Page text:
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LIVING IN AUSTRIA

Renting in Austria: How to find a furnished apartment

In Austria, most rental apartments are unfurnished, which is not always convenient for new arrivals, students, or those on short-term contracts. But there are alternatives if you know where to look.

Furnished apartment
There are lots of factors to consider in your Austrian apartment hunt: price, location, and furnished vs unfurnished. Photo: Patrick Perkins/Unsplash

The typical situation in Austria is that your apartment won’t come with any of the furniture. You can expect to have the bathroom and kitchen fittings including in many cases a built-in kitchen, but often not a washing machine.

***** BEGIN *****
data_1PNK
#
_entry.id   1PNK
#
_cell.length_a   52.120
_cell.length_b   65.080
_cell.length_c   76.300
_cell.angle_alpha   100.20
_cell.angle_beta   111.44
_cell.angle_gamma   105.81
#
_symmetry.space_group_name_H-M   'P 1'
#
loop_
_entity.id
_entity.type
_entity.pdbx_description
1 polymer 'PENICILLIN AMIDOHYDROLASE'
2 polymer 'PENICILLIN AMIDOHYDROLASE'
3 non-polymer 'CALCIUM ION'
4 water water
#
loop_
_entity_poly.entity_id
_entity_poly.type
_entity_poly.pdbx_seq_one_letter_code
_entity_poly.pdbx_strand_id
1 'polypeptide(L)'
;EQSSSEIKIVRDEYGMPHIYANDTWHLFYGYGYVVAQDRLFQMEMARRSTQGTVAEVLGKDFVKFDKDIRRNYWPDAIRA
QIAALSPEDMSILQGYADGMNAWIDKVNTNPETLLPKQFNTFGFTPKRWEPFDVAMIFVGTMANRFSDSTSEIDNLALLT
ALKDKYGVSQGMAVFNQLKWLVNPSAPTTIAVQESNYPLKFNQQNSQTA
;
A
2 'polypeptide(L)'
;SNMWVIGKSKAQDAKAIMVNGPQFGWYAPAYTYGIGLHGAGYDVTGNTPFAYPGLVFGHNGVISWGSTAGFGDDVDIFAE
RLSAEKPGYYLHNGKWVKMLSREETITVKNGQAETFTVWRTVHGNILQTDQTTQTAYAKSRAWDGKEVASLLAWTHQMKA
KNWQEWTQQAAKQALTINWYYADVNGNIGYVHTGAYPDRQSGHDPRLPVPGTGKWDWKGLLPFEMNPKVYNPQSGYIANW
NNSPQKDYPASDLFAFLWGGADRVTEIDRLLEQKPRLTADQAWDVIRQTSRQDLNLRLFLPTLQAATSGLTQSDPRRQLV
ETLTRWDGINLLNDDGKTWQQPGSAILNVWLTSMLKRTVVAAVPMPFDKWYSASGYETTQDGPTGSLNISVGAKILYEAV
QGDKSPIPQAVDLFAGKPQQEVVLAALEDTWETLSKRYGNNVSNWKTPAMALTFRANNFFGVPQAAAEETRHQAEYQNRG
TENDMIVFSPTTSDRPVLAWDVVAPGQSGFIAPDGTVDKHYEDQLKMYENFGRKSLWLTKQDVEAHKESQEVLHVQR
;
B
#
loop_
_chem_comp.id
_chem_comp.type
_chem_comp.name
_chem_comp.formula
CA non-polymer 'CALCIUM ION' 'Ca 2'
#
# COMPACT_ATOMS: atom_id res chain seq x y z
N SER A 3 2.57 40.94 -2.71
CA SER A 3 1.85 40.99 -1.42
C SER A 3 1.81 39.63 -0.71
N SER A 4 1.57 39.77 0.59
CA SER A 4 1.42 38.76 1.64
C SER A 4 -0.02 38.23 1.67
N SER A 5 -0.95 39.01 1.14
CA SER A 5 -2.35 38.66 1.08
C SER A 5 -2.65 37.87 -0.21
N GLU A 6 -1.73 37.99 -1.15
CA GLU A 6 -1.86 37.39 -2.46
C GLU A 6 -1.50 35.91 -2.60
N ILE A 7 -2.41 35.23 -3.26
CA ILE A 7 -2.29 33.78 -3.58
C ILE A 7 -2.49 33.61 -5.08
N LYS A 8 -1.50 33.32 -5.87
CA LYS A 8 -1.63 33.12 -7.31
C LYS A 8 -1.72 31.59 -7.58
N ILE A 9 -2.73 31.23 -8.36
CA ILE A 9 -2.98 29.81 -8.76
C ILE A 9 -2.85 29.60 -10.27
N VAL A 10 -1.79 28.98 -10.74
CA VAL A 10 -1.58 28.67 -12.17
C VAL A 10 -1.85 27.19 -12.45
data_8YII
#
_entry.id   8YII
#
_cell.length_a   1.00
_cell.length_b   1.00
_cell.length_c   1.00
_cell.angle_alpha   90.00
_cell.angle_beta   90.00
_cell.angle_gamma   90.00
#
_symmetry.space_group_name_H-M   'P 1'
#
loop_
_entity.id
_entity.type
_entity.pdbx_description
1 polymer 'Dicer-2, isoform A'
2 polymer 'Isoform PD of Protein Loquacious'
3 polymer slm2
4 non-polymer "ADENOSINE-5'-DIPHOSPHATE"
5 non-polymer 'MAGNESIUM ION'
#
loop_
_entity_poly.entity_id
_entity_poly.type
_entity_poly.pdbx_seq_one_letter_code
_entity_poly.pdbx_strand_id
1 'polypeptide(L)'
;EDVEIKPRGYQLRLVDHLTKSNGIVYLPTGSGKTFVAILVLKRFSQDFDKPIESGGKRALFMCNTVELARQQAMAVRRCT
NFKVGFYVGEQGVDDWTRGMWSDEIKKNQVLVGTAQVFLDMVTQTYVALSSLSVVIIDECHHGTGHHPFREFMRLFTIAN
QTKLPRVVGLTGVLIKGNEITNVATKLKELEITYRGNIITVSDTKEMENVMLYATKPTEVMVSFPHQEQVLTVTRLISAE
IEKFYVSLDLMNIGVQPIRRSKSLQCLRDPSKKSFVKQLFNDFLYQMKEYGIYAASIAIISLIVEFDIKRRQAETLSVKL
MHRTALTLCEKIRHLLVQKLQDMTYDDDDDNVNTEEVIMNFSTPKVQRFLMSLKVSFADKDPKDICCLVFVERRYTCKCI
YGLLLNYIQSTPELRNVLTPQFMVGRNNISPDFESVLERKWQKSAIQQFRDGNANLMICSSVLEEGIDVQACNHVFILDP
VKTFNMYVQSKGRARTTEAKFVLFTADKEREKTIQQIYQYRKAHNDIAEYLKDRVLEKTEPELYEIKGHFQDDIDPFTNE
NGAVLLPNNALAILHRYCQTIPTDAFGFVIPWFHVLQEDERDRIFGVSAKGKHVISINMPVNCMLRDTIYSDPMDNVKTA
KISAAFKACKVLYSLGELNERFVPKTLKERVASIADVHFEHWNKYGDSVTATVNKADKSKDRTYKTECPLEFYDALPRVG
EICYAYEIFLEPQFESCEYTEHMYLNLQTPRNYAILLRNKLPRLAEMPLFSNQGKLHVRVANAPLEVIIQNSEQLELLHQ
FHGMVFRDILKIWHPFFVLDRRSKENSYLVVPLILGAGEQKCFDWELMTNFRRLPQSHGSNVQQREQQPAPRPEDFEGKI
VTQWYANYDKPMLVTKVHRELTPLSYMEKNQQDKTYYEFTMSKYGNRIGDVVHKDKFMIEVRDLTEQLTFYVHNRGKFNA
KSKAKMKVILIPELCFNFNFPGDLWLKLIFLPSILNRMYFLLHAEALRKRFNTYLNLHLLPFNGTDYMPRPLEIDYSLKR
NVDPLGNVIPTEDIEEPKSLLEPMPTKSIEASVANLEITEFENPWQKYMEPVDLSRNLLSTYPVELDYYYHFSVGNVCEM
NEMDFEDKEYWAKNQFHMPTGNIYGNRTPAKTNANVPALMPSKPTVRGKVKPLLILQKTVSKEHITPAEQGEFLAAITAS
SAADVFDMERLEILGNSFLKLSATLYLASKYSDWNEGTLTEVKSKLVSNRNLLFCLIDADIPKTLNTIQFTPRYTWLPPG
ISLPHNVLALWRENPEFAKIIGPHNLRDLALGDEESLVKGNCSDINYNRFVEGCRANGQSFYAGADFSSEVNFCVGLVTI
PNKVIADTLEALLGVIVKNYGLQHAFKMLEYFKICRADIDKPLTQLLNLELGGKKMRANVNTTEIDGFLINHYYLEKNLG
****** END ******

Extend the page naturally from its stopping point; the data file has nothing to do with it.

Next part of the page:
Additional furnishings such as the bed, tables and chairs, storage, light fittings, and curtains are rarely included.

Serviced apartments

One option for those who prefer a furnished rental is to look for a serviced apartment. These are a popular choice for new arrivals during their first few months, or for people on short-term work contracts. 

In this type of housing, you can typically expect a small kitchenette (think a hob and microwave, but no oven and limited preparation space). Extra services like a weekly clean and WiFi will usually be included in your monthly cost. Some buildings may have communal areas like co-working spaces or even a gym or pool.

However, rent tends to be quite a lot higher than a usual one-bedroom apartment, particularly since serviced apartments are typically small and compact.